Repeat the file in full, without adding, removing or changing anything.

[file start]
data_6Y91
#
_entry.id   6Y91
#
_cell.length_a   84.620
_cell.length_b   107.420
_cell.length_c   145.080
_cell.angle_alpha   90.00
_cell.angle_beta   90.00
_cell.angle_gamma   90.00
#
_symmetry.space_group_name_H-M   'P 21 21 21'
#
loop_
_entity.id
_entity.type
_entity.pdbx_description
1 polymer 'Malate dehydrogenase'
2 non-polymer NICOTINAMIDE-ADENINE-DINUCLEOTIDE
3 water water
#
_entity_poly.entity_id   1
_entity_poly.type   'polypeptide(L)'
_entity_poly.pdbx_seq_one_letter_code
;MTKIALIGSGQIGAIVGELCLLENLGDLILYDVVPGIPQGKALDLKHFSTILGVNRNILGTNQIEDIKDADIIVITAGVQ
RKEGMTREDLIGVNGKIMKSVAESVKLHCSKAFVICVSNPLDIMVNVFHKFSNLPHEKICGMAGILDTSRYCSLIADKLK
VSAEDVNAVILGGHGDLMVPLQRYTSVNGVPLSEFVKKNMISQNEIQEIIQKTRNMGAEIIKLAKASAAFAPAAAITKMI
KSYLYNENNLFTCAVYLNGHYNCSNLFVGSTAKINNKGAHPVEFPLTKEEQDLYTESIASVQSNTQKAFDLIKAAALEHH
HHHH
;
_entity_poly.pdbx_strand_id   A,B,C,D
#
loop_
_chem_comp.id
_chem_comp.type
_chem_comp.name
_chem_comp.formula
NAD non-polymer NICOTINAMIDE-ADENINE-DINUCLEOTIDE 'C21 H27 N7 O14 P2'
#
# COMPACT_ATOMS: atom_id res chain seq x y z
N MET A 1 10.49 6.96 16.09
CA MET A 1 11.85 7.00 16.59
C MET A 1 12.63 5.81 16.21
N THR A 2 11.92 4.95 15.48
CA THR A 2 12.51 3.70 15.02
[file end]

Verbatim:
data_6Y91
#
_entry.id   6Y91
#
_cell.length_a   84.620
_cell.length_b   107.420
_cell.length_c   145.080
_cell.angle_alpha   90.00
_cell.angle_beta   90.00
_cell.angle_gamma   90.00
#
_symmetry.space_group_name_H-M   'P 21 21 21'
#
loop_
_entity.id
_entity.type
_entity.pdbx_description
1 polymer 'Malate dehydrogenase'
2 non-polymer NICOTINAMIDE-ADENINE-DINUCLEOTIDE
3 water water
#
_entity_poly.entity_id   1
_entity_poly.type   'polypeptide(L)'
_entity_poly.pdbx_seq_one_letter_code
;MTKIALIGSGQIGAIVGELCLLENLGDLILYDVVPGIPQGKALDLKHFSTILGVNRNILGTNQIEDIKDADIIVITAGVQ
RKEGMTREDLIGVNGKIMKSVAESVKLHCSKAFVICVSNPLDIMVNVFHKFSNLPHEKICGMAGILDTSRYCSLIADKLK
VSAEDVNAVILGGHGDLMVPLQRYTSVNGVPLSEFVKKNMISQNEIQEIIQKTRNMGAEIIKLAKASAAFAPAAAITKMI
KSYLYNENNLFTCAVYLNGHYNCSNLFVGSTAKINNKGAHPVEFPLTKEEQDLYTESIASVQSNTQKAFDLIKAAALEHH
HHHH
;
_entity_poly.pdbx_strand_id   A,B,C,D
#
loop_
_chem_comp.id
_chem_comp.type
_chem_comp.name
_chem_comp.formula
NAD non-polymer NICOTINAMIDE-ADENINE-DINUCLEOTIDE 'C21 H27 N7 O14 P2'
#
# COMPACT_ATOMS: atom_id res chain seq x y z
N MET A 1 10.49 6.96 16.09
CA MET A 1 11.85 7.00 16.59
C MET A 1 12.63 5.81 16.21
N THR A 2 11.92 4.95 15.48
CA THR A 2 12.51 3.70 15.02